Armistice Day 100th Anniversary. 1918 – 2018.
To mark this day nationwide 14-18 NOW (WW1 Centenary Art Commission) joined up with the Film Director Danny Boyle to commemorate 100 years since the guns went silent in Europe.Danny Boyle came up with the idea of etching large-scale portraits of fallen heroes, along with numerous ‘unknown soldier’ etchings, on beaches.(see https://www.pagesofthesea.org.uk/about/ ).
We have always remembered this day; the Cenotaph remembrance service and the dignitaries laying wreathes, the village War Memorial Service with the Veterans, Scouts, Girl Guides and Sea Scouts marching to the memorial… and my wife’s birthday!
32 beaches around the UK were selected to remember the millions whose lives were lost during the conflict.In Pembrokeshire we were lucky in that Freshwater West beach was selected as one of the beaches and, as no one in Pembrokeshire is far from the sea, we and many more, naturally went.
It was an event to remember. It was cool and windy but the rain we had had over the previous days was spent out.The drive from Angle is a bit dramatic with the road going through those sand dune canyons and the splendid view of the beach before you drop down to the dunes.
We could see from a distance where to go with the gathering on the sand at the Castlemartin end. I was a bit concerned as there is limited parking there normally, but fortunately we didn’t have to look for parking and walk any distance to the beach.
Organisation was superb with plenty of parking attendants and various ‘staff’ dishing out leaflets and offering advice. There was even a National Trust Pop up canteen supplying bacon butties, carrot soup, coffee and tea with biscuits!My presumption is that the local area National Trust was responsible for the volunteer staff and the good job they did.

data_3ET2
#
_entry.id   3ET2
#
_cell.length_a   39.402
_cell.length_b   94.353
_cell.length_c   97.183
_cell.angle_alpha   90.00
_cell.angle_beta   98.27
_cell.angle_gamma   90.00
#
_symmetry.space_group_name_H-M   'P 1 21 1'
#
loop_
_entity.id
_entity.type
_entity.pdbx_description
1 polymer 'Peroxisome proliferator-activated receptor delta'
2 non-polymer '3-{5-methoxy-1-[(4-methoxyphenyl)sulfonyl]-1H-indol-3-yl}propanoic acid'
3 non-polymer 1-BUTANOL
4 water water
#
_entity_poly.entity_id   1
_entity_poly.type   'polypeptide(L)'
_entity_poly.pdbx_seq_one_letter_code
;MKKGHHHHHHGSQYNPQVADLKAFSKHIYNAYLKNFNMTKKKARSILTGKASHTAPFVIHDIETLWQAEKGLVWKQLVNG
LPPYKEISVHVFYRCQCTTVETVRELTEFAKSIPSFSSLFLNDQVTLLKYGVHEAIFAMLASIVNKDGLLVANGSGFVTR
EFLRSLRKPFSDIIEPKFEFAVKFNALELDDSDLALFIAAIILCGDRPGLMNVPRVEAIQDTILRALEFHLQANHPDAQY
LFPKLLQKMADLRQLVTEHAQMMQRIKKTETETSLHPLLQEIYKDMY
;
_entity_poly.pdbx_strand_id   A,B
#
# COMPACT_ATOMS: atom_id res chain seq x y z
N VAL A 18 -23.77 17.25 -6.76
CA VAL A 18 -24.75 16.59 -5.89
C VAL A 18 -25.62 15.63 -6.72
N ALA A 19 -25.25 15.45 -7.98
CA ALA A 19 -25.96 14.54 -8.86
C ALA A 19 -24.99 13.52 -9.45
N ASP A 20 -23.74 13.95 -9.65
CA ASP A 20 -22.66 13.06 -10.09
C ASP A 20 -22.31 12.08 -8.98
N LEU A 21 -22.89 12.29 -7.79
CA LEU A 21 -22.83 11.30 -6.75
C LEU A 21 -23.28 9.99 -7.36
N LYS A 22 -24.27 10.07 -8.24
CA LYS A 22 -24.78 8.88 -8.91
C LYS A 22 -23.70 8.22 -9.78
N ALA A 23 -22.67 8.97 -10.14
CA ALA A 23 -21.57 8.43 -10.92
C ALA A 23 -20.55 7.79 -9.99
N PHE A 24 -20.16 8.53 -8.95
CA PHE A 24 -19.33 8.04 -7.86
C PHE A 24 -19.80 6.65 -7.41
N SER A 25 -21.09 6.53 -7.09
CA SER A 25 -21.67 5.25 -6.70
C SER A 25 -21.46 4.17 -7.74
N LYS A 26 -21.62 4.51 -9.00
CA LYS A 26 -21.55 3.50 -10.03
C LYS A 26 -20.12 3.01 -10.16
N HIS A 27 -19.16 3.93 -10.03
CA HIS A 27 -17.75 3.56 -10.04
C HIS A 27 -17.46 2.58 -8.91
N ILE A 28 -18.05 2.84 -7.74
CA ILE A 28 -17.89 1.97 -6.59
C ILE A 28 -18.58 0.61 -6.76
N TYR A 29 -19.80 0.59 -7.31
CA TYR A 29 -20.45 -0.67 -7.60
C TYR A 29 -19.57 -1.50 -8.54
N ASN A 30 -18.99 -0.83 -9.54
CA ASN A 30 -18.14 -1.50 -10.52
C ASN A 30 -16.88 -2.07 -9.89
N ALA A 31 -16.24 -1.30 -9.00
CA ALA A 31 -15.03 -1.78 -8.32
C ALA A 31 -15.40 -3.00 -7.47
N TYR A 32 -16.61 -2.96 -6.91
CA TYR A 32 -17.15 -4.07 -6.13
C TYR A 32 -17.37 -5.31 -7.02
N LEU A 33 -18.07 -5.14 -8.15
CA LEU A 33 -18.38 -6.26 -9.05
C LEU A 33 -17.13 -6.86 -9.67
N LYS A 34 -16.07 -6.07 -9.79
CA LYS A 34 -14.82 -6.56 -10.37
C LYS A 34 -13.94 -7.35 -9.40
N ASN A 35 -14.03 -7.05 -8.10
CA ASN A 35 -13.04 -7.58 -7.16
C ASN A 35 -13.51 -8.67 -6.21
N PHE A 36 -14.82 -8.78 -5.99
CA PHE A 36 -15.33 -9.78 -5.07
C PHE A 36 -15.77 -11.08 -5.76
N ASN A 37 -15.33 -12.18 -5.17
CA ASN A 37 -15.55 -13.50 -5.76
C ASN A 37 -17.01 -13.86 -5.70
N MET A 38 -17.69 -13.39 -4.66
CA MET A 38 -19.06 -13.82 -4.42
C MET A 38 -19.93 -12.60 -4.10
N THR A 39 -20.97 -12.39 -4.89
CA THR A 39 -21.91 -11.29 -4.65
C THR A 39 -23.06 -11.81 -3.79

Down on the beach young and old were encouraged to scrape the ‘Tommy’ silhouettes in the sand using small rakes. The team of volunteers moving the stencils up the rows were kept busy!It was quite impressive to see the 4 rows, many yards long, of the silhouettes. I don’t know whether the number of etchings related to the fallen Pembrokeshire unknown soldiers or whether time and space dictated that etching stopped.
Major Charles Alan Smith Morris was the WW1 casualty chosen to be drawn in the sand at our beach. The portrait of the Major was impressively large and designed by sand artist “Sand in Your Eye.”The chosen area was pegged out and a network of string lines created points of reference on the sand. I presume these reference points related to the Major’s portrait on graph paper. I was queueing for our bacon butties whilst most of the Major was etched but the guys that did it must have been ‘suitably trained’.
Unfortunately, we didn’t have enough height to view the Major properly when he was finished. Hopefully I’ll come across the aerial photos taken by the drone whose pilot braved flying the expensive thing in the strong wind.High tide was at 8pm on the day so we couldn’t witness the waves taking back the etchings to the sea which would, no doubt, have been very moving.
All in all, a day that I’ll remember for the rest of my life and my photos of the day and the copies of the poem written by Carol Ann Duffy which we read on the beach will be saved for our great-grandchildren to see on the 11th hour of the 11th day of the 11th month 2118.
All images from Louis Okwedy.